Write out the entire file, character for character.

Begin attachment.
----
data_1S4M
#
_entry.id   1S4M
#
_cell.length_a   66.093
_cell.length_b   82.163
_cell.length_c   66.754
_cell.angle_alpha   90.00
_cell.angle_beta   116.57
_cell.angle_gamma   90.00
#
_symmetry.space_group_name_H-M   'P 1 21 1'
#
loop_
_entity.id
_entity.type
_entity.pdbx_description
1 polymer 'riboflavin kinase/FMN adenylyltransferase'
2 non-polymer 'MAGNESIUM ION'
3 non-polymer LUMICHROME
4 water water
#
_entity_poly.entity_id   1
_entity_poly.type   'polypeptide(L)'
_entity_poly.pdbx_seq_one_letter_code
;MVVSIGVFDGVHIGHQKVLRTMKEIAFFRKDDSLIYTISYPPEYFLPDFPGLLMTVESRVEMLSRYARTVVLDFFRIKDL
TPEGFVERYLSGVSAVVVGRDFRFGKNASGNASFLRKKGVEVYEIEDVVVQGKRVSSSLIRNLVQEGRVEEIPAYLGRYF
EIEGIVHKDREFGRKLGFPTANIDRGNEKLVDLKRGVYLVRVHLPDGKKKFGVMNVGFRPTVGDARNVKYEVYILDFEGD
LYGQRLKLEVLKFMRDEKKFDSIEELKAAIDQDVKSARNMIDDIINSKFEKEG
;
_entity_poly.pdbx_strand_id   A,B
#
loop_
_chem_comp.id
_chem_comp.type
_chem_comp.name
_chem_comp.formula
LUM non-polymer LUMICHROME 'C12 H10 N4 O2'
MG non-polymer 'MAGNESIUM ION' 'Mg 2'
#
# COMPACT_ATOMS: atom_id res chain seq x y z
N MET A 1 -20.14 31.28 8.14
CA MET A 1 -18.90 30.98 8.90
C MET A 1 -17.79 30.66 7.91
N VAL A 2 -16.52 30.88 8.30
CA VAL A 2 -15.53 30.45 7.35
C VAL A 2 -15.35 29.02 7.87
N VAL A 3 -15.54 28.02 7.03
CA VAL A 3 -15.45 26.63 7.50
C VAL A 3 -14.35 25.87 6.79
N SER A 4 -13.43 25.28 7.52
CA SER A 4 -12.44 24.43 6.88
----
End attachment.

data_1S4M
#
_entry.id   1S4M
#
_cell.length_a   66.093
_cell.length_b   82.163
_cell.length_c   66.754
_cell.angle_alpha   90.00
_cell.angle_beta   116.57
_cell.angle_gamma   90.00
#
_symmetry.space_group_name_H-M   'P 1 21 1'
#
loop_
_entity.id
_entity.type
_entity.pdbx_description
1 polymer 'riboflavin kinase/FMN adenylyltransferase'
2 non-polymer 'MAGNESIUM ION'
3 non-polymer LUMICHROME
4 water water
#
_entity_poly.entity_id   1
_entity_poly.type   'polypeptide(L)'
_entity_poly.pdbx_seq_one_letter_code
;MVVSIGVFDGVHIGHQKVLRTMKEIAFFRKDDSLIYTISYPPEYFLPDFPGLLMTVESRVEMLSRYARTVVLDFFRIKDL
TPEGFVERYLSGVSAVVVGRDFRFGKNASGNASFLRKKGVEVYEIEDVVVQGKRVSSSLIRNLVQEGRVEEIPAYLGRYF
EIEGIVHKDREFGRKLGFPTANIDRGNEKLVDLKRGVYLVRVHLPDGKKKFGVMNVGFRPTVGDARNVKYEVYILDFEGD
LYGQRLKLEVLKFMRDEKKFDSIEELKAAIDQDVKSARNMIDDIINSKFEKEG
;
_entity_poly.pdbx_strand_id   A,B
#
loop_
_chem_comp.id
_chem_comp.type
_chem_comp.name
_chem_comp.formula
LUM non-polymer LUMICHROME 'C12 H10 N4 O2'
MG non-polymer 'MAGNESIUM ION' 'Mg 2'
#
# COMPACT_ATOMS: atom_id res chain seq x y z
N MET A 1 -20.14 31.28 8.14
CA MET A 1 -18.90 30.98 8.90
C MET A 1 -17.79 30.66 7.91
N VAL A 2 -16.52 30.88 8.30
CA VAL A 2 -15.53 30.45 7.35
C VAL A 2 -15.35 29.02 7.87
N VAL A 3 -15.54 28.02 7.03
CA VAL A 3 -15.45 26.63 7.50
C VAL A 3 -14.35 25.87 6.79
N SER A 4 -13.43 25.28 7.52
CA SER A 4 -12.44 24.43 6.88